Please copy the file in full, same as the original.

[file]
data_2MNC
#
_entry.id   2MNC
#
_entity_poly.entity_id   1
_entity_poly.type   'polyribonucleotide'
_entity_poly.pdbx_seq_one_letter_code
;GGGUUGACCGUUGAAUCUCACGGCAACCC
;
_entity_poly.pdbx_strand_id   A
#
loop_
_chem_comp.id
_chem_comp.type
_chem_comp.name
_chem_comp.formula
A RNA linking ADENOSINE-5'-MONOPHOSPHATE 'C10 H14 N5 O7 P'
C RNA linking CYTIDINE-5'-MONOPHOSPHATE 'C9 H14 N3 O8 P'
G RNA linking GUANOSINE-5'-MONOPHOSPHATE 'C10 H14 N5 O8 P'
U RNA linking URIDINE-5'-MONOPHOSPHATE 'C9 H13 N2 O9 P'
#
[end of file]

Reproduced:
data_2MNC
#
_entry.id   2MNC
#
_entity_poly.entity_id   1
_entity_poly.type   'polyribonucleotide'
_entity_poly.pdbx_seq_one_letter_code
;GGGUUGACCGUUGAAUCUCACGGCAACCC
;
_entity_poly.pdbx_strand_id   A
#
loop_
_chem_comp.id
_chem_comp.type
_chem_comp.name
_chem_comp.formula
A RNA linking ADENOSINE-5'-MONOPHOSPHATE 'C10 H14 N5 O7 P'
C RNA linking CYTIDINE-5'-MONOPHOSPHATE 'C9 H14 N3 O8 P'
G RNA linking GUANOSINE-5'-MONOPHOSPHATE 'C10 H14 N5 O8 P'
U RNA linking URIDINE-5'-MONOPHOSPHATE 'C9 H13 N2 O9 P'
#